By Praveen Chakravarty
On March 25, Congress president Rahul Gandhi unveiled the Nyuntam Aay Yojana (NYAY) — minimum income scheme — an unconditional cash transfer programme for India’s 50 million poorest families. Since then, there has been a deluge of opinion pieces and commentaries across various media platforms — praise, criticism, questions, feedback galore — on the scheme. Such a vociferous debate and discussion on an important national policy proposal is welcome and healthy.
The economic idea of a basic income is not new. Neither is the idea of cash transfers. Back in 1968, 1,200 eminent economists wrote to then-US president Richard Nixon to introduce a basic minimum income (BMI) for the poor. In the Indian context, former chief economic adviser Arvind Subramanian proposed this idea in the 2017 Economic Survey. The chapter on BMI is perhaps the most comprehensive and detailed proposal that argued how India was ready for BMI.
Trickle-down benefits of GDP growth have eluded the poorest sections of society. Inequality has widened sharply.
Advances in technology and automation carry the risk of further exacerbating this gap. It is, therefore, imperative in any just society to target the weakest sections directly with a policy intervention to ensure a certain basic minimum level of dignity and self-respect for every family. Thus, the case for a direct cash transfer. A direct cash transfer not only provides income support and a safety net to the most-needy, but it also provides economic freedom and choice in how they use the cash.
NYAY intends to provide a flat, uniform amount of Rs 6,000 a month to the poorest 50 million Indian families.
This entails a peak cost of Rs 3.6 lakh crore — 1.8% of India’s GDP today. A federal scheme, it will be piloted first and rolled out in phases in the first two years, with the involvement of states. Depending on India’s nominal GDP growth, at its peak, NYAY will cost between 1.2% and 1.5%.
Arvind Subramanian’s proposal of Rs 1,500 a month for 150 million rural households will cost 1.3% of GDP — which he also termed as “not reckless”. So, Gandhi’s proposal that would cost 1.2-1.5% of GDP is well within that limit. Subramanian also called for a ‘cooperative federalist’ financing that include states. Gandhi’s proposal does so too. Evidently, the NYAY proposal in terms of total costs and financing method is largely in accordance with the previous proposal.
Ostensibly, the only major difference is in the target beneficiary population. Subramanian argued for 150 million rural households to get Rs 1,500 a month, while NYAY targets the poorest 50 million households to get Rs 6,000 a month. Ideally, the question of which sections of the population should get an incomesupport is best answered by elected politicians who represent the people, not by economists or bureaucrats. The administrative ability and ease of identification of target beneficiaries seems to be the overarching guiding force in the design of a BMI proposal for India.
Some economists believe it is much harder to target beneficiaries and, hence, it is better to give a lower amount of money to a larger number of people. Politicians believe that for a basic income proposal to have a real impact, it has to be a substantial amount to the neediest to help them escape the poverty cycle. Tailoring a policy for administrative ease, rather than for its impact potential, is akin to cutting one’s feet to fit into smaller shoes. So, the problem statement is one of identifying India’s poorest 50 million families.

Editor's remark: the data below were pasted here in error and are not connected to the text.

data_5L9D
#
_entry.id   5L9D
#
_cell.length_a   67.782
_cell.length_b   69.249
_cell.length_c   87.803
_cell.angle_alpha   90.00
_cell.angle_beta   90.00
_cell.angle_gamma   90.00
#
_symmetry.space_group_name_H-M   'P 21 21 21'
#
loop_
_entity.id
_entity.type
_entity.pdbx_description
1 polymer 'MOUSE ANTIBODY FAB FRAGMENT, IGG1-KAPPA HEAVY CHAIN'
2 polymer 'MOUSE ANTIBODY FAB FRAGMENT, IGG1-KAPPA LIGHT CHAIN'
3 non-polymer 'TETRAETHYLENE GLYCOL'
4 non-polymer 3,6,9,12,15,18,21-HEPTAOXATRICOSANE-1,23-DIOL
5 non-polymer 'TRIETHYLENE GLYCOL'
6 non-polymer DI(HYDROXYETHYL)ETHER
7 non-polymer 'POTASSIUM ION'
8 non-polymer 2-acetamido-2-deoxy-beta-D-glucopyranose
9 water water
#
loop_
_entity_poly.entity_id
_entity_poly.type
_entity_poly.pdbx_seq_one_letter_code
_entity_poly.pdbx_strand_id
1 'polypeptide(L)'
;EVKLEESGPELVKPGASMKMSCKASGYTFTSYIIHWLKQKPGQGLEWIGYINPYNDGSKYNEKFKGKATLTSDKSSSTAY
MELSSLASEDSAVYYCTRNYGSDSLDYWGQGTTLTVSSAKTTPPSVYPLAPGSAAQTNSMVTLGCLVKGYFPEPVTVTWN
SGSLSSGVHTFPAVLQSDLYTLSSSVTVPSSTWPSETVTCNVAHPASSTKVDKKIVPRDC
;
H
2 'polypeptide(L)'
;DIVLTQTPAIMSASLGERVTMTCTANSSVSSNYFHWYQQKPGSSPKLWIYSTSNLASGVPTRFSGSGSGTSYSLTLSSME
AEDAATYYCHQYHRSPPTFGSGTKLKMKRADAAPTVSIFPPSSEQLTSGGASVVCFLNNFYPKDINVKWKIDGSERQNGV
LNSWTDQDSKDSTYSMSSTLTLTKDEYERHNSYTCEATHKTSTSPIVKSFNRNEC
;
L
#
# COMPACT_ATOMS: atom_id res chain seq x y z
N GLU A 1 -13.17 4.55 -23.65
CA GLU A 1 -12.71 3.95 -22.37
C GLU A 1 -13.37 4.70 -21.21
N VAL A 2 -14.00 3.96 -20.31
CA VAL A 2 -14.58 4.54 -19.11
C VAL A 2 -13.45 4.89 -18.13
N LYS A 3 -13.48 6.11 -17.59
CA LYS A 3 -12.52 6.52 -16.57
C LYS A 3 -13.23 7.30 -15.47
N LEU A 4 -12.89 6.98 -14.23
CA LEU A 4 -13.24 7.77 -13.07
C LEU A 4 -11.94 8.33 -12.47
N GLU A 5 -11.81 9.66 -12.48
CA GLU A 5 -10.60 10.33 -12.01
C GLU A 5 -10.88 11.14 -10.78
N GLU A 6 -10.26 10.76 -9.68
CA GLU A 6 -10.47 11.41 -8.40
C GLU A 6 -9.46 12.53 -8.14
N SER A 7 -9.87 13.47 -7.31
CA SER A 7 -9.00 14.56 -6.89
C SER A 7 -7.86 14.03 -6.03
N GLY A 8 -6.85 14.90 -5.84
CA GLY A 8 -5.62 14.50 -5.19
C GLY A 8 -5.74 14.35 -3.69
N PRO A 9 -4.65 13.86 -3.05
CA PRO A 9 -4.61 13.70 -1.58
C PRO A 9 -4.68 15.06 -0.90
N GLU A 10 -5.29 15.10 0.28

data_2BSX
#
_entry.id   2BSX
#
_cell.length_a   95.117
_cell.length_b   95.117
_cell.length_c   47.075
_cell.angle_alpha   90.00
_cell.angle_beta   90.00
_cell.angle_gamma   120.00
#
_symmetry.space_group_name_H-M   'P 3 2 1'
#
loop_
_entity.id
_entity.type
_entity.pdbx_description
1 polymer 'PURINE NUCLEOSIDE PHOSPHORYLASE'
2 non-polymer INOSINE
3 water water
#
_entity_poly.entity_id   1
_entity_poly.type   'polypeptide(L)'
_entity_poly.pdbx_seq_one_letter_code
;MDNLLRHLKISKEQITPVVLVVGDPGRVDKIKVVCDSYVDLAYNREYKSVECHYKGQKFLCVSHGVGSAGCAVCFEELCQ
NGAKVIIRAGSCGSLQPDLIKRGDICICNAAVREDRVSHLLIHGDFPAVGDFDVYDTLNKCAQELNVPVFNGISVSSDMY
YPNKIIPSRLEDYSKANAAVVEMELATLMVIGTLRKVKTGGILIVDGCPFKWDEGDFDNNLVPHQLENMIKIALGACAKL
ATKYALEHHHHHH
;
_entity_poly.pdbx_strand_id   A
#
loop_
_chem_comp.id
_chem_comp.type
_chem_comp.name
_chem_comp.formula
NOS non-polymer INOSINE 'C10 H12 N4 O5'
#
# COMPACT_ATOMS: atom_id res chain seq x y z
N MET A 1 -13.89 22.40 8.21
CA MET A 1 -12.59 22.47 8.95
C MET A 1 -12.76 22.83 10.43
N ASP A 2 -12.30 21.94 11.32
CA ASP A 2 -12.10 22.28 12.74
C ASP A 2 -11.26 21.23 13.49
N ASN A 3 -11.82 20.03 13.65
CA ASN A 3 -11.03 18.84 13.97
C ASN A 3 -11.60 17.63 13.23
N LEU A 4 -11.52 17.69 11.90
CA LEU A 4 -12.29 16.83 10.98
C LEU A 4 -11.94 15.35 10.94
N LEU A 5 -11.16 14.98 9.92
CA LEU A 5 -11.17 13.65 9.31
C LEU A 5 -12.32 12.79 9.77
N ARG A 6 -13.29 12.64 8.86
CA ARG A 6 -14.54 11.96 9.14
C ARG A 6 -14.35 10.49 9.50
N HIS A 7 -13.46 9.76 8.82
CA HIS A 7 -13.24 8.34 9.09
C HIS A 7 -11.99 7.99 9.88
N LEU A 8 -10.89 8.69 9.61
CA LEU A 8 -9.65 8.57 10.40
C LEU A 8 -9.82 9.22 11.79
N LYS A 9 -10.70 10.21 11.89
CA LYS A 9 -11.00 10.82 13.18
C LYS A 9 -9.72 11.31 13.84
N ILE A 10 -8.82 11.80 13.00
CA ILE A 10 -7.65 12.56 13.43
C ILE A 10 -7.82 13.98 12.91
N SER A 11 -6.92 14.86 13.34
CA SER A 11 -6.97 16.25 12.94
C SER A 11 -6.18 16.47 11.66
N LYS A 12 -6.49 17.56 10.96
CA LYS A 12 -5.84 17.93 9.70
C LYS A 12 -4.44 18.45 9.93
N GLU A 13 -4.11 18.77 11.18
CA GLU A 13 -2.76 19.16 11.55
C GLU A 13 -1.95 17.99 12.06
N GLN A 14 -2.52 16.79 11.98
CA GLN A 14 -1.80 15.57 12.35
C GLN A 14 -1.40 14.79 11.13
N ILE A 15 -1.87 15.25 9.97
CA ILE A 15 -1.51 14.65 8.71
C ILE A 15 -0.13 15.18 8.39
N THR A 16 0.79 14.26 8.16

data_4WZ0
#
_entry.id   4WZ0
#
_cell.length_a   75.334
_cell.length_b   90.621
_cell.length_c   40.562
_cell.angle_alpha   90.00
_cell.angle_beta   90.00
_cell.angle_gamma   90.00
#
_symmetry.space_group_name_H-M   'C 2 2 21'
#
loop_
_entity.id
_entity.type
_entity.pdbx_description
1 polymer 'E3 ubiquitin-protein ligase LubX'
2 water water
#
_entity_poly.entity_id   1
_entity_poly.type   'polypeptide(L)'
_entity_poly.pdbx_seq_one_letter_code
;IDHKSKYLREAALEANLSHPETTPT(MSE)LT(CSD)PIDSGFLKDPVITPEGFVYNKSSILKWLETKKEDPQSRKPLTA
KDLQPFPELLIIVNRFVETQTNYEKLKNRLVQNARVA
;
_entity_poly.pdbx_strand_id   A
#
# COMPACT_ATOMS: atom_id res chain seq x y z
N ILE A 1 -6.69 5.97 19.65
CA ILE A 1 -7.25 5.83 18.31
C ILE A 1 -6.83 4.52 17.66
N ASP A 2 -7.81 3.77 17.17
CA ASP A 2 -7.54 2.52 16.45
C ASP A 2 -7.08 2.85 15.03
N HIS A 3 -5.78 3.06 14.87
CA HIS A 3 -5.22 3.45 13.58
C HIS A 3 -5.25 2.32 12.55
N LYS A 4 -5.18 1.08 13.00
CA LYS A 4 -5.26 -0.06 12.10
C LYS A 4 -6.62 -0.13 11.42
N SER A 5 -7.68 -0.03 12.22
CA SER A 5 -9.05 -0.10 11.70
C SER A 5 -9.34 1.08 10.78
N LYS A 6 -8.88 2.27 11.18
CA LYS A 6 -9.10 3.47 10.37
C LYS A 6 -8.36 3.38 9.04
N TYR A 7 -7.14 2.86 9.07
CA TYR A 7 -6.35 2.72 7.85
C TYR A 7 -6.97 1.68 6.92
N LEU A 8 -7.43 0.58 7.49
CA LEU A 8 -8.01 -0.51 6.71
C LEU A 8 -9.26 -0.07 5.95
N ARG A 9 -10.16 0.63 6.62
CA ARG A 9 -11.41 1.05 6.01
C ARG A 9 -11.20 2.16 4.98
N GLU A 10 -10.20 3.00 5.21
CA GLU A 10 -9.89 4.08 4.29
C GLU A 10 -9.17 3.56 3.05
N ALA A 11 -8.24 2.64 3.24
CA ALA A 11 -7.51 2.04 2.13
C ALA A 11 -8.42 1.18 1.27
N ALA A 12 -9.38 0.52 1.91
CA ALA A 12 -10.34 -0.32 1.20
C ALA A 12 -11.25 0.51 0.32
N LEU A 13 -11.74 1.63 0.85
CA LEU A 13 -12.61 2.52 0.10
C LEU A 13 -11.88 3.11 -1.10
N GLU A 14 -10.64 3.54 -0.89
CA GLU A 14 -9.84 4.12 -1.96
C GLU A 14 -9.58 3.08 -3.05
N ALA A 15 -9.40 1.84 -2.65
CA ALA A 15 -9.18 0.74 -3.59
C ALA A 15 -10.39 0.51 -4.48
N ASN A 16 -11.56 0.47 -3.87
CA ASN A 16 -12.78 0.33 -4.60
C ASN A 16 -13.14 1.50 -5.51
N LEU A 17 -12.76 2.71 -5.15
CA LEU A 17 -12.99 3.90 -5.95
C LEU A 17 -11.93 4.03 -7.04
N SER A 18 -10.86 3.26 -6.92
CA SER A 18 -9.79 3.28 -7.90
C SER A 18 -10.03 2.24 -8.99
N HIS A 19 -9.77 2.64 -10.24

One must be a little more imaginative, and not be in thrall to the old mindset, to accept and solve the challenge of beneficiary identification. With the numerous income proxy data sets, advances in big-data science and technologies, Aadhaar and some new, unique data sets available today, beneficiary identification is highly possible. The challenge of the identification of the 50 million poorest households cannot be an alibi to not embark on this programme.
When political parties in India today can identify their supporters in every household using big-data techniques, it shouldn’t be as hard to identify the poorest 50 million households in India as it’s made out to be. On a side note, when finance minister Arun Jaitley, in a press conference on February 1, 2018, with his entire economic team in tow, announced the Ayushman Bharat scheme to provide health insurance to 100 million poorest families, there was neither any question nor any explanation about identifying beneficiaries.
As regards NYAY’s financing and its fiscal impact, Gandhi categorically committed to fiscal prudence while announcing this scheme. It is impossible at a manifesto stage to detail out an entire Budget proposal. But it is entirely possible to finance 1.2-1.5% of GDP with burden sharing by the states through a combination of increased revenues and expenditure rationalisation, without cutting any of the core welfare programmes of food, fuel, fertiliser, NREGA (National Rural Employment Guarantee Act) scheme, health and education.
In 1947, with 70% of its population in poverty and the adoption of a universal adult franchise at birth, India defied conventional global wisdom to not just survive as a nation but prosper. India’s poverty rate is now down to 20%. It is now time again to launch that final assault on wiping out the last remains of poverty with a similar bold and ambitious programme that may seem to defy convention through NYAY.
The writer is chairman, data analytics department, Congress